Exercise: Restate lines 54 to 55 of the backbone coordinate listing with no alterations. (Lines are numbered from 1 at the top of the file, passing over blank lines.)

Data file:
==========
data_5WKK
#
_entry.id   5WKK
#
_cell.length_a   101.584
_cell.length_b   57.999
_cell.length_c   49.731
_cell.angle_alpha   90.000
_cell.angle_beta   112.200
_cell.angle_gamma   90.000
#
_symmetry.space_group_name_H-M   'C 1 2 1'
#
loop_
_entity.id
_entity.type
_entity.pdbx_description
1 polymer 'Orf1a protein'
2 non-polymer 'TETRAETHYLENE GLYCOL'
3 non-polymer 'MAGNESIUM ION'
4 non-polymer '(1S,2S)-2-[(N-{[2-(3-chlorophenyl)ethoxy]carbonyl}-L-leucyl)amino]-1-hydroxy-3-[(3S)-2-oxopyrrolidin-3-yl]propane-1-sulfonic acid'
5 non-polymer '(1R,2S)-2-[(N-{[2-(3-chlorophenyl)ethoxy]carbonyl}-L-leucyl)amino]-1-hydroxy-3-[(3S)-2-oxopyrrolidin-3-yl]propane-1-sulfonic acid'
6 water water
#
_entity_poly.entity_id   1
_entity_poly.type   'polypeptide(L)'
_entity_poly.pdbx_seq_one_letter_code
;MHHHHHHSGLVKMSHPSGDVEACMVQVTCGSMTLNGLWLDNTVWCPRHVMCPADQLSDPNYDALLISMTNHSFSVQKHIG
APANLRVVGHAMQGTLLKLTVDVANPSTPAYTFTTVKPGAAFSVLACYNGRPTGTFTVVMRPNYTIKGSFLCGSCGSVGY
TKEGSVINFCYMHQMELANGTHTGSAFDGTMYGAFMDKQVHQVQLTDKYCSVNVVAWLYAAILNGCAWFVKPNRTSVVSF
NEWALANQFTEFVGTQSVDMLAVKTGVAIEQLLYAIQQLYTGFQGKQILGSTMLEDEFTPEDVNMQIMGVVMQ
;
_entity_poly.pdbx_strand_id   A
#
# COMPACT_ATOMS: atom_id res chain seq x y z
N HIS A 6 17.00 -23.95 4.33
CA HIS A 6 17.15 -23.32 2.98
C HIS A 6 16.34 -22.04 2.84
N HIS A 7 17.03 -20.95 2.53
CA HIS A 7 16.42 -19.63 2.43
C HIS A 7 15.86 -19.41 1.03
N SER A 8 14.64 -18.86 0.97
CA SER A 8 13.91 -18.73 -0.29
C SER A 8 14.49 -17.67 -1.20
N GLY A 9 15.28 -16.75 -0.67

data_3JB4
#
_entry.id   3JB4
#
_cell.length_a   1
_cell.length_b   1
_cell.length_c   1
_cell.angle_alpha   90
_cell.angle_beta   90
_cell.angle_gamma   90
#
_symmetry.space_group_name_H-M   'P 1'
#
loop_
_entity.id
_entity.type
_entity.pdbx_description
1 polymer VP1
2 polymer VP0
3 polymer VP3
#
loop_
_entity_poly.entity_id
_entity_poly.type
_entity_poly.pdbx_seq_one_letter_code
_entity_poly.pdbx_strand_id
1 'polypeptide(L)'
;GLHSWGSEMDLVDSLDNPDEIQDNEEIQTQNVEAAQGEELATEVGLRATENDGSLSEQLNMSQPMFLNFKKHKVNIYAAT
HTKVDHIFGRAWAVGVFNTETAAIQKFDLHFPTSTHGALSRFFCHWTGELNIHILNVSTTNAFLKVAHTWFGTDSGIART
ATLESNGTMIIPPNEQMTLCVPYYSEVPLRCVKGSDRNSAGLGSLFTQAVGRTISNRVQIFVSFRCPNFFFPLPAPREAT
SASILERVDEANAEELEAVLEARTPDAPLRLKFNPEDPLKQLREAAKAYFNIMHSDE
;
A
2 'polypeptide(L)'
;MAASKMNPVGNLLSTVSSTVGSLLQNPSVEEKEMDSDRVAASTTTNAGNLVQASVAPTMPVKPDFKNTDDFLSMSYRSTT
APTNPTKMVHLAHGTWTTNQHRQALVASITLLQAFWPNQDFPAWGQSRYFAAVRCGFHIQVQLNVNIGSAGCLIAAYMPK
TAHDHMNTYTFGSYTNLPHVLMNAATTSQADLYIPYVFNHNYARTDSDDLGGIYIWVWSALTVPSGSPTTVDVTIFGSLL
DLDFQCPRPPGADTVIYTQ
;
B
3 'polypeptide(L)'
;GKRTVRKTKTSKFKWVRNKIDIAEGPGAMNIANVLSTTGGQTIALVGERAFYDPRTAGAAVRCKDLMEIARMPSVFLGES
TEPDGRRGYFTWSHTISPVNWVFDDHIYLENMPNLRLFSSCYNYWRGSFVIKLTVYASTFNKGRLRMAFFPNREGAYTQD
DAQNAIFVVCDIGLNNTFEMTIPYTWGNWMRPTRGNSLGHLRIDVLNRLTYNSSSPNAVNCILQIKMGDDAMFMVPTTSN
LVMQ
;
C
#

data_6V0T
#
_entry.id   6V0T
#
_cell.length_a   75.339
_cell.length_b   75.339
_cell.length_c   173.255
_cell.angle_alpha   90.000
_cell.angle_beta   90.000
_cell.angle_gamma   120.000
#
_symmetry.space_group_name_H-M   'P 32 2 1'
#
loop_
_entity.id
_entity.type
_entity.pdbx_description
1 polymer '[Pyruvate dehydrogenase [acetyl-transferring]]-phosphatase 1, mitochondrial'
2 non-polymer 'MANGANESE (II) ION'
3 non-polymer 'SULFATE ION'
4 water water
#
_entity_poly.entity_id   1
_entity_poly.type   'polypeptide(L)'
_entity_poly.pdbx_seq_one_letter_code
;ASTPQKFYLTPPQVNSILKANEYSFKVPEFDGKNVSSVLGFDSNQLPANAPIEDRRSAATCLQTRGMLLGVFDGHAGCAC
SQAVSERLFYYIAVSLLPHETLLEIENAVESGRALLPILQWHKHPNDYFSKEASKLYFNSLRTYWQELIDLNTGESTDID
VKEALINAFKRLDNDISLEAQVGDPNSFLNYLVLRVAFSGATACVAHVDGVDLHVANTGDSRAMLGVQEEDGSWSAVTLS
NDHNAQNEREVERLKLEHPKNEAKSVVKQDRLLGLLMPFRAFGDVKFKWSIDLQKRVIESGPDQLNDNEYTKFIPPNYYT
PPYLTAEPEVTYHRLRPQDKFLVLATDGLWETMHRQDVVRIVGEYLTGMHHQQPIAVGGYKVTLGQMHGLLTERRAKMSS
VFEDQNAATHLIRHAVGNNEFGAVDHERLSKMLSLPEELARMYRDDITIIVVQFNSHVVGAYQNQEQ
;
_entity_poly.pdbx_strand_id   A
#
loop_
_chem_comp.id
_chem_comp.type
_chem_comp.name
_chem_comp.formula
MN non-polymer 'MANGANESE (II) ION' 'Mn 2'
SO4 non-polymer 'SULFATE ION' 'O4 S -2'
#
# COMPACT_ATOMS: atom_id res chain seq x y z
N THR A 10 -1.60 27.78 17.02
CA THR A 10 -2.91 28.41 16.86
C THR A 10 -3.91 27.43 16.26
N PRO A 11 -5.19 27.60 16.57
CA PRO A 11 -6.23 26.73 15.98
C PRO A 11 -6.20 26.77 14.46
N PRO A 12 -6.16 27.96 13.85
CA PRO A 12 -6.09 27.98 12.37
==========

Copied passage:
_cell.angle_beta   90
_cell.angle_gamma   90